A variety of graph-theoretic structural and cluster analyses are available to further reduce the data and derive definitions of candidate business objects. Studies have shown that interesting clusters appear in the structure as cliques, near-cliques and stars [3]. Algorithms have been implemented for identifying these structures, and also for groups whose members are perfectly correlated. All of these patterns are subgraphs that can be identified using the cluster-finding algorithms. Once clusters have been identified, a node editor is used for placing the members of a cluster into a higher-level node. The resulting cluster definitions can be exported to a tool for OOAD for feasibility analysis and design of the supporting software.

Technology-Centered Software Modeling

In the early 1990s Rumbaugh and his colleagues [9] developed an excellent and well-written manual for the practice of OOAD. There is a companion article by Mylopoulos, Chung, and Yu in this section that explains OOAD and traces its history. In recent years the modeling languages, methods and tools for OOAD have matured rapidly. In an important industry-wide development the Object Management Group (OMG) has defined a clear notation for OOAD in its UML. OMG recognized that no single view of software was sufficient to capture its complexity, so UML integrates such popular views as class diagrams, use-cases, and event sequence diagrams.

Figure 3 shows the Authorization class, whose definition was downloaded directly from cluster analysis. The tool for OOAD is an alpha version of IBM's OBJChart. The clusters of information types that were derived from usage patterns have now been loaded as classes into a tool for software analysis and design.

[Figure 3 ILLUSTRATION OMITTED]

The class for Authorization contains the information types that need to be used together in the work process as attributes. The object class for Authorization has both meaning and match for the work process it is intended to support.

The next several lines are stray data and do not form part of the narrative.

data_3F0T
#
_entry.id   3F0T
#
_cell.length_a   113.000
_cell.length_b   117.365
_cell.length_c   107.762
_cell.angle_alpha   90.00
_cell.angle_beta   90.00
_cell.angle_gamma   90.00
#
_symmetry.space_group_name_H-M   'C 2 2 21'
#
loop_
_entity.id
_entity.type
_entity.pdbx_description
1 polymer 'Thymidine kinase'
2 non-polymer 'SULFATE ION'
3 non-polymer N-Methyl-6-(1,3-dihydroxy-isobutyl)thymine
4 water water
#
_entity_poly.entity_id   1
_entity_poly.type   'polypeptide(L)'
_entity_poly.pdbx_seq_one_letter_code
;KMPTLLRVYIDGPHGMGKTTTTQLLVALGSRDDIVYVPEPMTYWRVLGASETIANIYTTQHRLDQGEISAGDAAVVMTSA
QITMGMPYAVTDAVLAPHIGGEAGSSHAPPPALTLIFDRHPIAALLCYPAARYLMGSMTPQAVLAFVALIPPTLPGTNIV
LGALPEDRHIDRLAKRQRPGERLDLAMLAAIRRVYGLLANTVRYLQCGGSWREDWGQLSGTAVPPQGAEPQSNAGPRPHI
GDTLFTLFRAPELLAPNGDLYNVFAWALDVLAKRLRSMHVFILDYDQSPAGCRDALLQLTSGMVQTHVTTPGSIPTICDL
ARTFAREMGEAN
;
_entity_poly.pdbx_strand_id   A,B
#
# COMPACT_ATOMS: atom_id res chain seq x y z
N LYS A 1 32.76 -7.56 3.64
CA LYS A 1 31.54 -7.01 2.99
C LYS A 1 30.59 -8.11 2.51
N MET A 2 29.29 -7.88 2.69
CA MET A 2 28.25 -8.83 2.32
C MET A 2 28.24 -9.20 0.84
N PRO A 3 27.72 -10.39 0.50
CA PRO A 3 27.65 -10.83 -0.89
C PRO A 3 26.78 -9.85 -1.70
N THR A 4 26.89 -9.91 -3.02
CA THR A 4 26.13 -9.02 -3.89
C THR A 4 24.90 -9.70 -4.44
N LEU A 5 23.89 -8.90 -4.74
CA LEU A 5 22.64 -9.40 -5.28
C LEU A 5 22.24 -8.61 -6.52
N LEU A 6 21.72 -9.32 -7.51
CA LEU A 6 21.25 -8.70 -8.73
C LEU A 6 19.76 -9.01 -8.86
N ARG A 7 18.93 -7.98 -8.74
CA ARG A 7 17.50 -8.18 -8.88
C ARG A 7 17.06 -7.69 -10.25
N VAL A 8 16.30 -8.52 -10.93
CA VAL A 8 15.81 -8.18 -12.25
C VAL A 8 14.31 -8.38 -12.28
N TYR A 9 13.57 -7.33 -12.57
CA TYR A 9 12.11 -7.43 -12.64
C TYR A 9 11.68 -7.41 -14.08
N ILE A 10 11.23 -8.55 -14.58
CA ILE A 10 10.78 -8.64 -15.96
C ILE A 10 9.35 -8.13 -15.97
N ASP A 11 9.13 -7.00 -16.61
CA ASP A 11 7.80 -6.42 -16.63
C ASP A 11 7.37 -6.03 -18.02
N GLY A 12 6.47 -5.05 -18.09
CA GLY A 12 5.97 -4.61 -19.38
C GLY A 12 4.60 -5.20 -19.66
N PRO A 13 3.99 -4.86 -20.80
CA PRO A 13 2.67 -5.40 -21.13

Figure 4 shows the event sequence diagram developed by the software architect. Event sequence diagrams have also been called object interaction diagrams. They are a useful way to analyze how the objects of a system must interact in order to satisfy a use-case, a scenario, or a user work process. In the event sequence notation, a column represents the life cycle for each object from top to bottom, and the horizontal lines represent the flow of responsibility. By making this flow explicit an analyst or simulation can determine whether the flow is complete and whether each object can satisfy the requirements of its responsibilities. Figure 4 shows the event sequence diagram for our employee time-keeping example.

[Figure 4 ILLUSTRATION OMITTED]

Figure 4 represents the objects and events that must take place for software to support the time-keeping work process that was designed earlier. However, there is a different focus. The design problem being attacked is technology-centered, that is, how to make software systems function in the required way. In order to perform this type of analysis a software architect would have to add technical objects, such as the IMS database and the RACE security system, in order to assess the technical feasibility of supporting the work process as it was defined.

Converging the Design of Work and the Design of Supporting Software

Our intent is to support a technical engineering dialog between work process (WP) design and OO design, based on quantifiable value to the business and technical feasibility for the software. The goal of this interactive design flow is a well-matched pair of designs: a WP design that is valuable and Implementable; and a software design for business components that is feasible and cost effective.

Figure 5 shows how such collaboration can take place to promote convergence of the two design tracks. The needed life cycle begins with an analysis of an existing work process and proceeds through component reuse for continuing work improvements. The method is similar to that advocated by Kyng [5] but it incorporates more of the software developer's responsibilities. It also clearly states what each iteration should try to accomplish.

[Figure 5 ILLUSTRATION OMITTED]